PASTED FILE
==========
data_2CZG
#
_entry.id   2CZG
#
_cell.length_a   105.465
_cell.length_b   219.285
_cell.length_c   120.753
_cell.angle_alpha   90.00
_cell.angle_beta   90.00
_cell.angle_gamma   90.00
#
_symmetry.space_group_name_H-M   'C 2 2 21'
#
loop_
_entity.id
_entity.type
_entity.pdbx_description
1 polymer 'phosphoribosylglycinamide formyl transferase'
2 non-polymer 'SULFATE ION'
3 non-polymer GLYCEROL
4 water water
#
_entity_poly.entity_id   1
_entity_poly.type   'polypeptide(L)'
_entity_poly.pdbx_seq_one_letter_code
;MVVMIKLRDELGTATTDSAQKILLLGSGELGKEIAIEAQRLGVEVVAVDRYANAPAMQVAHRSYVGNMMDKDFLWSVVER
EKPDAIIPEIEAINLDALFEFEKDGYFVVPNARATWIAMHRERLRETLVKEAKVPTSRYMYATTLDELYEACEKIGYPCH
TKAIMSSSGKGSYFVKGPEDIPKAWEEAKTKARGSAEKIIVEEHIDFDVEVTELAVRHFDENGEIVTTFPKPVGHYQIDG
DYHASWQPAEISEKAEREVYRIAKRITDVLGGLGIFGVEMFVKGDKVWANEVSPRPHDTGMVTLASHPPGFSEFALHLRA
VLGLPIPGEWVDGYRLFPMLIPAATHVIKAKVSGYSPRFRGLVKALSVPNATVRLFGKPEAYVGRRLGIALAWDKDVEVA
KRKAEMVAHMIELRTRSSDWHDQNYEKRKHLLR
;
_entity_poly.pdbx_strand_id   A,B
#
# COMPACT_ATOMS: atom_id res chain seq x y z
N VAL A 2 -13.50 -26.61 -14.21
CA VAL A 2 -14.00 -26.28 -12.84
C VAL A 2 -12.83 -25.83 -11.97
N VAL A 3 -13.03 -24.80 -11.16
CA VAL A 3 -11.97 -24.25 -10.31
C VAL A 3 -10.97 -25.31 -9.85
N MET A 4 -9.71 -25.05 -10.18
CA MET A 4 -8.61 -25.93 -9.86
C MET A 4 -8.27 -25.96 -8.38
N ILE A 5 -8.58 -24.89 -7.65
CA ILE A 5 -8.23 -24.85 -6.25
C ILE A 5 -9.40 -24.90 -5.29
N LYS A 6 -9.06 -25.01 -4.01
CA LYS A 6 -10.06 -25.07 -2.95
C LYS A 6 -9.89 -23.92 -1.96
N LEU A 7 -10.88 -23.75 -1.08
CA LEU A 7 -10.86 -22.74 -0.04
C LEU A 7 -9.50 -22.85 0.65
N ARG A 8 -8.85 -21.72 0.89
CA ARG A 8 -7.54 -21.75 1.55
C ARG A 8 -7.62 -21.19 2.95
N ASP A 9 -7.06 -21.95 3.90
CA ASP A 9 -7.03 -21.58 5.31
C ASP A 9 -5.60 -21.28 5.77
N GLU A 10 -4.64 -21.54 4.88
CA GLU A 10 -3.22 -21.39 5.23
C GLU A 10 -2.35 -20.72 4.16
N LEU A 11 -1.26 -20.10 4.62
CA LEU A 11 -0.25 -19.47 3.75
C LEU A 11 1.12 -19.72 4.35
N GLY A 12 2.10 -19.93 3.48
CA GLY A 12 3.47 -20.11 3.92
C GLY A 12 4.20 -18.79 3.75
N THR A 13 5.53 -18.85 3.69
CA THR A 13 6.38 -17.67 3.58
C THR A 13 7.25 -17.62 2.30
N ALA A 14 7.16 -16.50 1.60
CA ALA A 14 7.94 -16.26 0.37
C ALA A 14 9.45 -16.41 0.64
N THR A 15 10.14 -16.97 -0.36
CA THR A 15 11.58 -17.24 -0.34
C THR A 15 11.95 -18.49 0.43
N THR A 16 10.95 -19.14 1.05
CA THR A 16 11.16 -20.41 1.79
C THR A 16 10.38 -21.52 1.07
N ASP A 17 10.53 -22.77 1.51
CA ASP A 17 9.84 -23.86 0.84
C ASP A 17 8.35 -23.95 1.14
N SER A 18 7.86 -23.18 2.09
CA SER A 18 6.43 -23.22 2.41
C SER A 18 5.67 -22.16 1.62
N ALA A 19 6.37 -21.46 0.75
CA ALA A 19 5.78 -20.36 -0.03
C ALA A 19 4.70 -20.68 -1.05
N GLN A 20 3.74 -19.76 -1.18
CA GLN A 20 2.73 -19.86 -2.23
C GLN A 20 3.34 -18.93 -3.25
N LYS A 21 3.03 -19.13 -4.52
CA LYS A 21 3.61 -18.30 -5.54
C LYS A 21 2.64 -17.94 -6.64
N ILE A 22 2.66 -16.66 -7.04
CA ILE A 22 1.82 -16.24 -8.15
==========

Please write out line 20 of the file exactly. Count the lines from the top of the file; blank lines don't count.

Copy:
3 non-polymer GLYCEROL